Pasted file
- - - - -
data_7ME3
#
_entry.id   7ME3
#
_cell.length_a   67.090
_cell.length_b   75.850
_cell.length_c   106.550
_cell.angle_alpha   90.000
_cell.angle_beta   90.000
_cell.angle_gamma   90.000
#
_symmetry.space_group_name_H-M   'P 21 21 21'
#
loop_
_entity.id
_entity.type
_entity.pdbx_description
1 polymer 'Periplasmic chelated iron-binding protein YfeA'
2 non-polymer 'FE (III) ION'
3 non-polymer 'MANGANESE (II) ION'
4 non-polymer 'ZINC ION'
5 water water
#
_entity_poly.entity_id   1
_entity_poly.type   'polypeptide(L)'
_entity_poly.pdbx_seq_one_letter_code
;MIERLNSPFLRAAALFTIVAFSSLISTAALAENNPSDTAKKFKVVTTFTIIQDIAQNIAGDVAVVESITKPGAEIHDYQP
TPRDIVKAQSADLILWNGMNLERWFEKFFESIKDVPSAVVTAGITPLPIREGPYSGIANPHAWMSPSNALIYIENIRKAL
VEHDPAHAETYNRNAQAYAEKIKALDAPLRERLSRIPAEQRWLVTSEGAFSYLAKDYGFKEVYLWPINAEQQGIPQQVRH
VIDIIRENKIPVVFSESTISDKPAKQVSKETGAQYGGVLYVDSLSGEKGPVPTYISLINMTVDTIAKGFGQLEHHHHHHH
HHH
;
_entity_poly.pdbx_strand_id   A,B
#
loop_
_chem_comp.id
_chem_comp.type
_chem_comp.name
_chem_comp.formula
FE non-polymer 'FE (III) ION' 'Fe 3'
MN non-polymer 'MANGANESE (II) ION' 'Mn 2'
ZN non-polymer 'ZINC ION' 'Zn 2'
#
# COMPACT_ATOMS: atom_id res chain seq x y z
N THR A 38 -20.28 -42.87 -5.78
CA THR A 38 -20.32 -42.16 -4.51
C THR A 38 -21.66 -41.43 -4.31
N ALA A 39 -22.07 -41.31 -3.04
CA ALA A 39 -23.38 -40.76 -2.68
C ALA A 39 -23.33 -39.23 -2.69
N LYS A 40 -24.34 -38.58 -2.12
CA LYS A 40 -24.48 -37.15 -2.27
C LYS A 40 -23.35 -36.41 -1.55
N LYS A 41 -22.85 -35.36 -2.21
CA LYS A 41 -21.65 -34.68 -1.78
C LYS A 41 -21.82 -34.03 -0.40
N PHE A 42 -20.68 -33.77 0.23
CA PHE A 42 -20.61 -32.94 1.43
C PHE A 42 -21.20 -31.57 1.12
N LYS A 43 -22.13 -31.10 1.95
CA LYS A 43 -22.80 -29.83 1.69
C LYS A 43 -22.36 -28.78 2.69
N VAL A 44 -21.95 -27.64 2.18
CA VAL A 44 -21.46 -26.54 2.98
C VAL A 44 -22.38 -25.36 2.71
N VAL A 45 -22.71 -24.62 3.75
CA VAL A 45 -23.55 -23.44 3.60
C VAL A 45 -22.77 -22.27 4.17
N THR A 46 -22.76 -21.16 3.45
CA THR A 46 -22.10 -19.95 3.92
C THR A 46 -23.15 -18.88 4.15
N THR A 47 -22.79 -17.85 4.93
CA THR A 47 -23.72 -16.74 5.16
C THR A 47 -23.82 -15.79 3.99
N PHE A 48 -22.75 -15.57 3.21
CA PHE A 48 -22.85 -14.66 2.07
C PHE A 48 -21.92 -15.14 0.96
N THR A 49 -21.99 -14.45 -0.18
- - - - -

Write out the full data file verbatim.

data_7ME3
#
_entry.id   7ME3
#
_cell.length_a   67.090
_cell.length_b   75.850
_cell.length_c   106.550
_cell.angle_alpha   90.000
_cell.angle_beta   90.000
_cell.angle_gamma   90.000
#
_symmetry.space_group_name_H-M   'P 21 21 21'
#
loop_
_entity.id
_entity.type
_entity.pdbx_description
1 polymer 'Periplasmic chelated iron-binding protein YfeA'
2 non-polymer 'FE (III) ION'
3 non-polymer 'MANGANESE (II) ION'
4 non-polymer 'ZINC ION'
5 water water
#
_entity_poly.entity_id   1
_entity_poly.type   'polypeptide(L)'
_entity_poly.pdbx_seq_one_letter_code
;MIERLNSPFLRAAALFTIVAFSSLISTAALAENNPSDTAKKFKVVTTFTIIQDIAQNIAGDVAVVESITKPGAEIHDYQP
TPRDIVKAQSADLILWNGMNLERWFEKFFESIKDVPSAVVTAGITPLPIREGPYSGIANPHAWMSPSNALIYIENIRKAL
VEHDPAHAETYNRNAQAYAEKIKALDAPLRERLSRIPAEQRWLVTSEGAFSYLAKDYGFKEVYLWPINAEQQGIPQQVRH
VIDIIRENKIPVVFSESTISDKPAKQVSKETGAQYGGVLYVDSLSGEKGPVPTYISLINMTVDTIAKGFGQLEHHHHHHH
HHH
;
_entity_poly.pdbx_strand_id   A,B
#
loop_
_chem_comp.id
_chem_comp.type
_chem_comp.name
_chem_comp.formula
FE non-polymer 'FE (III) ION' 'Fe 3'
MN non-polymer 'MANGANESE (II) ION' 'Mn 2'
ZN non-polymer 'ZINC ION' 'Zn 2'
#
# COMPACT_ATOMS: atom_id res chain seq x y z
N THR A 38 -20.28 -42.87 -5.78
CA THR A 38 -20.32 -42.16 -4.51
C THR A 38 -21.66 -41.43 -4.31
N ALA A 39 -22.07 -41.31 -3.04
CA ALA A 39 -23.38 -40.76 -2.68
C ALA A 39 -23.33 -39.23 -2.69
N LYS A 40 -24.34 -38.58 -2.12
CA LYS A 40 -24.48 -37.15 -2.27
C LYS A 40 -23.35 -36.41 -1.55
N LYS A 41 -22.85 -35.36 -2.21
CA LYS A 41 -21.65 -34.68 -1.78
C LYS A 41 -21.82 -34.03 -0.40
N PHE A 42 -20.68 -33.77 0.23
CA PHE A 42 -20.61 -32.94 1.43
C PHE A 42 -21.20 -31.57 1.12
N LYS A 43 -22.13 -31.10 1.95
CA LYS A 43 -22.80 -29.83 1.69
C LYS A 43 -22.36 -28.78 2.69
N VAL A 44 -21.95 -27.64 2.18
CA VAL A 44 -21.46 -26.54 2.98
C VAL A 44 -22.38 -25.36 2.71
N VAL A 45 -22.71 -24.62 3.75
CA VAL A 45 -23.55 -23.44 3.60
C VAL A 45 -22.77 -22.27 4.17
N THR A 46 -22.76 -21.16 3.45
CA THR A 46 -22.10 -19.95 3.92
C THR A 46 -23.15 -18.88 4.15
N THR A 47 -22.79 -17.85 4.93
CA THR A 47 -23.72 -16.74 5.16
C THR A 47 -23.82 -15.79 3.99
N PHE A 48 -22.75 -15.57 3.21
CA PHE A 48 -22.85 -14.66 2.07
C PHE A 48 -21.92 -15.14 0.96
N THR A 49 -21.99 -14.45 -0.18